The strangest case is that of Switzerland, where the Swiss People’s Party, the SVP, forms a strong third of the electorate and quite simply dominates national politics. Home to so many international forums, neutral and peace-loving, long a champion of human rights and humanitarian principles, nowehere in Europe is anti-immigrant racism or Islamophobia more legalistically entrenched and codified. If we turn further east and include Russia and Belarus as part of this disturbing reality, we must acknowledge a fait accompli. Alexander Lukashenko’s brutal dictatorship is the last old-fashioned, arguably both Fascist and Stalinist, authoritarian state left in Europe. And for all that post-Soviet Russia is described as a nascent democracy, in practice, we must acknowledge that it remains a police state, dominated by former members of the security services. There is little to no freedom of expression, human rights are routinely and egregiously violated, and Vladimir Putin looks set to return to the stage to amend the Russian constitution and instal himself as dictator.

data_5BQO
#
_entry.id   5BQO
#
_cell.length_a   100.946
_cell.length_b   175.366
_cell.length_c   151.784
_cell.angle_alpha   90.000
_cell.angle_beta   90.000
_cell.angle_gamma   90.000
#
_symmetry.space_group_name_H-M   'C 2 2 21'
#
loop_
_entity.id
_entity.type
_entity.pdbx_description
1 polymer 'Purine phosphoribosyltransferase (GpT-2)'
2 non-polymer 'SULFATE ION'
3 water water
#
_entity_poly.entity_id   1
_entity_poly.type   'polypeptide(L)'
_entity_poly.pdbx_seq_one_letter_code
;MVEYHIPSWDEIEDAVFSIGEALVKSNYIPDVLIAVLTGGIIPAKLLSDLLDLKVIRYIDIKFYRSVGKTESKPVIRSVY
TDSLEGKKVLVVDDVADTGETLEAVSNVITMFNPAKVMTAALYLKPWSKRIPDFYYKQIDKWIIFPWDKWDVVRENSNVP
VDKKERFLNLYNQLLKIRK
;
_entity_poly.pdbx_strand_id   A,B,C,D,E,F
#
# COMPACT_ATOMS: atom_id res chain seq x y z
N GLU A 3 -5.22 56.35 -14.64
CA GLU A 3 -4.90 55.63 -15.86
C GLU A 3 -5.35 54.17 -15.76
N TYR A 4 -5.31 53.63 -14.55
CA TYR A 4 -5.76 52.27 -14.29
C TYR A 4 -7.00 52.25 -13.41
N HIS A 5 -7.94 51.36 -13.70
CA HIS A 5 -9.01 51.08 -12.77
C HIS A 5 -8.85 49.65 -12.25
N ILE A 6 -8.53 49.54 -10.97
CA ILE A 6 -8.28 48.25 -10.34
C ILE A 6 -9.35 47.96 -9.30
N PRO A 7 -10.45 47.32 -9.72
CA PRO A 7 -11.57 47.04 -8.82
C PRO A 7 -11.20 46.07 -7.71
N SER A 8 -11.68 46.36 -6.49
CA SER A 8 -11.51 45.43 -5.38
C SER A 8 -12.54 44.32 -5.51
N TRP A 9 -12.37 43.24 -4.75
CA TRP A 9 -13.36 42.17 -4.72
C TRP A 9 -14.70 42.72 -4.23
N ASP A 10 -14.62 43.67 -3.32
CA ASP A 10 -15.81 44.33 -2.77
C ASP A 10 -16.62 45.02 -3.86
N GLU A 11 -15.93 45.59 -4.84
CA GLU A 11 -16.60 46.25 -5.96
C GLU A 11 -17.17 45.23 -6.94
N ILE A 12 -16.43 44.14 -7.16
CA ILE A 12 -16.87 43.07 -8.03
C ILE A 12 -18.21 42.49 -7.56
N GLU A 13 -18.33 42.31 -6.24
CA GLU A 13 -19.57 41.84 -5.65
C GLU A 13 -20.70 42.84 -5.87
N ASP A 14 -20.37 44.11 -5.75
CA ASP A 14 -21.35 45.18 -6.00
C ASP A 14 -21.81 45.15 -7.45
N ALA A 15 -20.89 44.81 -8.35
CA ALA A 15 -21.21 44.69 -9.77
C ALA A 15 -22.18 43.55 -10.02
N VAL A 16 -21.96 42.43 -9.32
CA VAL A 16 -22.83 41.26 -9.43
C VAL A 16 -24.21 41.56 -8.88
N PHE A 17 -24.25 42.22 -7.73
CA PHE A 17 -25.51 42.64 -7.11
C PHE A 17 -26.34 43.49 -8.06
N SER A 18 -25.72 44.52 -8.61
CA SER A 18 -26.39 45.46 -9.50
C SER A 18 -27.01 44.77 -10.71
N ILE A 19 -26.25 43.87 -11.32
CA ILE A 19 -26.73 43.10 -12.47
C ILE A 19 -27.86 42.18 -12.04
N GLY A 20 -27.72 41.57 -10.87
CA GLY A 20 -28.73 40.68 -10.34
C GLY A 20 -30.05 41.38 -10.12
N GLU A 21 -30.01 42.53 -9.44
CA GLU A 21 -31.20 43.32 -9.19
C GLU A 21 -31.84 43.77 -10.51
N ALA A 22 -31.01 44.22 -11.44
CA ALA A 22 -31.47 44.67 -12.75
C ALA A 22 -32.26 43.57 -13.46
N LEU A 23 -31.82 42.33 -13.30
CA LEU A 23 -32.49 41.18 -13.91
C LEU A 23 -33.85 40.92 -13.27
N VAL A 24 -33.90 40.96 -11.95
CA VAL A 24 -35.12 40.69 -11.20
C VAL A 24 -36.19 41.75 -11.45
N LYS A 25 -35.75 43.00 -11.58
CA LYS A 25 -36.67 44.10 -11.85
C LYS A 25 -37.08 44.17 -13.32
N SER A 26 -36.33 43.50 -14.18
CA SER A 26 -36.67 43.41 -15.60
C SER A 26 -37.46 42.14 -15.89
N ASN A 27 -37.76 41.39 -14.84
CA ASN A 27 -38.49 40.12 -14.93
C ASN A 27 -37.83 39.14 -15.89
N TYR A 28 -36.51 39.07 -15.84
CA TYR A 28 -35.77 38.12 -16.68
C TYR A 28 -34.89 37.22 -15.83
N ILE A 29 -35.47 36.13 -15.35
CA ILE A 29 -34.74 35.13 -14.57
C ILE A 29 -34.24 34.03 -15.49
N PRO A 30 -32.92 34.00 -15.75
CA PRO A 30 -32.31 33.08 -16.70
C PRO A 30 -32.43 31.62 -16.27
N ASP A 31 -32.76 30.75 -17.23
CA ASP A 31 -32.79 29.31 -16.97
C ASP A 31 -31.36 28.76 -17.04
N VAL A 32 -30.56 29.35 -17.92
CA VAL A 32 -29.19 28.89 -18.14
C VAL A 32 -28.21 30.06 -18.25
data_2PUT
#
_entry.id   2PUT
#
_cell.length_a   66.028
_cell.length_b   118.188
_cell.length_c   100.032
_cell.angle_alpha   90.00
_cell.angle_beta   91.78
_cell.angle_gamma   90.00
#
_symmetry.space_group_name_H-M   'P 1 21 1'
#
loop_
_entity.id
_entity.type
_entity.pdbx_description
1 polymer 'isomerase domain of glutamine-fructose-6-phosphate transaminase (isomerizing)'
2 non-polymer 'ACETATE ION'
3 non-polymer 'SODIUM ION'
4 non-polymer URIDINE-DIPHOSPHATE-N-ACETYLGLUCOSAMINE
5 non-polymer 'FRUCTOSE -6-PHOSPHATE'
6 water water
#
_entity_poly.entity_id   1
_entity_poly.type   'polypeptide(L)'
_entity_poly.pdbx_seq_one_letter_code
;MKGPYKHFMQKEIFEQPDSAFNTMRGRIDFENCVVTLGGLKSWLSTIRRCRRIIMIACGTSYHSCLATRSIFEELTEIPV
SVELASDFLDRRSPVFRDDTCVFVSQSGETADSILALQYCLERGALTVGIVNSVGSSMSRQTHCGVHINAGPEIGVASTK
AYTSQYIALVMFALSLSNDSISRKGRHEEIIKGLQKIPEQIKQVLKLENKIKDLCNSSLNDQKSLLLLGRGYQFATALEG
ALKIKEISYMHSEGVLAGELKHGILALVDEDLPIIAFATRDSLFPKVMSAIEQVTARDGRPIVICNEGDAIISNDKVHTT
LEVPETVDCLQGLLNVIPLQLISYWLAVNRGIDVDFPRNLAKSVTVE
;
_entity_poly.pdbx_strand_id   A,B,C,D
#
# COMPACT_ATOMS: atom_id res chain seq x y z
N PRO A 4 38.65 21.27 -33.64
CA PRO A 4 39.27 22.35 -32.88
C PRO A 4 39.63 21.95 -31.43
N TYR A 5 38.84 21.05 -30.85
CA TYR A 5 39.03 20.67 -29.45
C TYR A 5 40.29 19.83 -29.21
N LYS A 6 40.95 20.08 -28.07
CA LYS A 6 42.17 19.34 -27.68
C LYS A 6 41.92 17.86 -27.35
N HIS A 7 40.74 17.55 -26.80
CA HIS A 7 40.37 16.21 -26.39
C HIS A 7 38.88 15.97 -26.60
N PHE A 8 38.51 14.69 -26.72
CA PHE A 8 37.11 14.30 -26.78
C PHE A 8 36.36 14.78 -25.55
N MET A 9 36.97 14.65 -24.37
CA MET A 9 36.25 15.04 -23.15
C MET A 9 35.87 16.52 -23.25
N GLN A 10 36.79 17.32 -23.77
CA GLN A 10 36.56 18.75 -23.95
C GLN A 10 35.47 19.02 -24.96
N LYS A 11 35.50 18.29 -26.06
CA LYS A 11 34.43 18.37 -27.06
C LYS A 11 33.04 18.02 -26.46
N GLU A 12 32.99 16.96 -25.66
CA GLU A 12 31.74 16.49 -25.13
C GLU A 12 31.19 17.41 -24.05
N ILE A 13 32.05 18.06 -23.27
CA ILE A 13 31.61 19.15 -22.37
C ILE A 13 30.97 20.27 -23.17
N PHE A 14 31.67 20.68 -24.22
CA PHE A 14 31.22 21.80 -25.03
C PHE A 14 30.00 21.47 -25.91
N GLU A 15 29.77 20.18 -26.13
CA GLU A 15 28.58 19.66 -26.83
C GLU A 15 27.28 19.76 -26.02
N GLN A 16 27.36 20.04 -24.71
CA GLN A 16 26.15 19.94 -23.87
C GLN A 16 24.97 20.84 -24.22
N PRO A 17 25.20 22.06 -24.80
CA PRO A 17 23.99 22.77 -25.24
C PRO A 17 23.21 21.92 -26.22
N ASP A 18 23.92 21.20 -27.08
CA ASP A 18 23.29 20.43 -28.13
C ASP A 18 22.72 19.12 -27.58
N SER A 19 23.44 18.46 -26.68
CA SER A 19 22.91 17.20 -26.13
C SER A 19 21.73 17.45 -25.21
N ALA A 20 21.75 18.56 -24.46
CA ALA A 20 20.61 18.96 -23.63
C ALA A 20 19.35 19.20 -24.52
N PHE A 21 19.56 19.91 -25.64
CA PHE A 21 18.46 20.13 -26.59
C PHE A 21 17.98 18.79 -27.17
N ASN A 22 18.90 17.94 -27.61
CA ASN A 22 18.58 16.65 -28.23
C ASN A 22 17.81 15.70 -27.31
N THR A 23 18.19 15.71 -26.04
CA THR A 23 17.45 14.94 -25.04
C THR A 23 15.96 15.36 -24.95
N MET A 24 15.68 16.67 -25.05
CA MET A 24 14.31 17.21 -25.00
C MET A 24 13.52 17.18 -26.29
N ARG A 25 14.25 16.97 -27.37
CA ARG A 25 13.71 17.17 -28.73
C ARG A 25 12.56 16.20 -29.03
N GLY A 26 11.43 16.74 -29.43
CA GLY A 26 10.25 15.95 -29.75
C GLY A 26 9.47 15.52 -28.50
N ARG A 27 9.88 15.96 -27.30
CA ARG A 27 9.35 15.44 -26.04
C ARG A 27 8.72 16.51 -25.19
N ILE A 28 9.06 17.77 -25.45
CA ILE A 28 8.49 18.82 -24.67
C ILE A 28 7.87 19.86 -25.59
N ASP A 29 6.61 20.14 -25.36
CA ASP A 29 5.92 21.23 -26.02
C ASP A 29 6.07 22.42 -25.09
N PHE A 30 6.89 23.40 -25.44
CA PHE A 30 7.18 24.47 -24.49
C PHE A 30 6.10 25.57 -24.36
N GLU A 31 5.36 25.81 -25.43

We would do well to remember that, in 1933, Germany’s National Socialists rose to power in a democratic election and then promptly abrogated the democratic safeguards that had allowed their victory, to establish the most barbarous dictatorship Europe and the world have ever known. If there is not a new Third Reich on Europe’s horizon, the flames of rekindled ultra-right extremism are nonetheless slowly burning away the foundations of the pluralistic, inclusive democracy European civilisation is meant to uphold. The true enemy within is the thinly-disguised Neo-Fascism amongst us, spin-doctored and made more palatable, donning a new, less outwardly authoritarian and militaristic guise. But peel away the respectable veneer of the modern, mainstream Fascist and you will recognise the ghosts of the past reincarnated in new clothing, the same in intent, if not yet in deed. We dare not ignore them. It’s not a comic opera beer hall putsch put down by policemen. It is a loaded pistol pointed at the very heart of everything that makes us free. Hitler, Mussolini, Vichy, Franco, Salazar, Pavelic, Quisling – once was quite enough.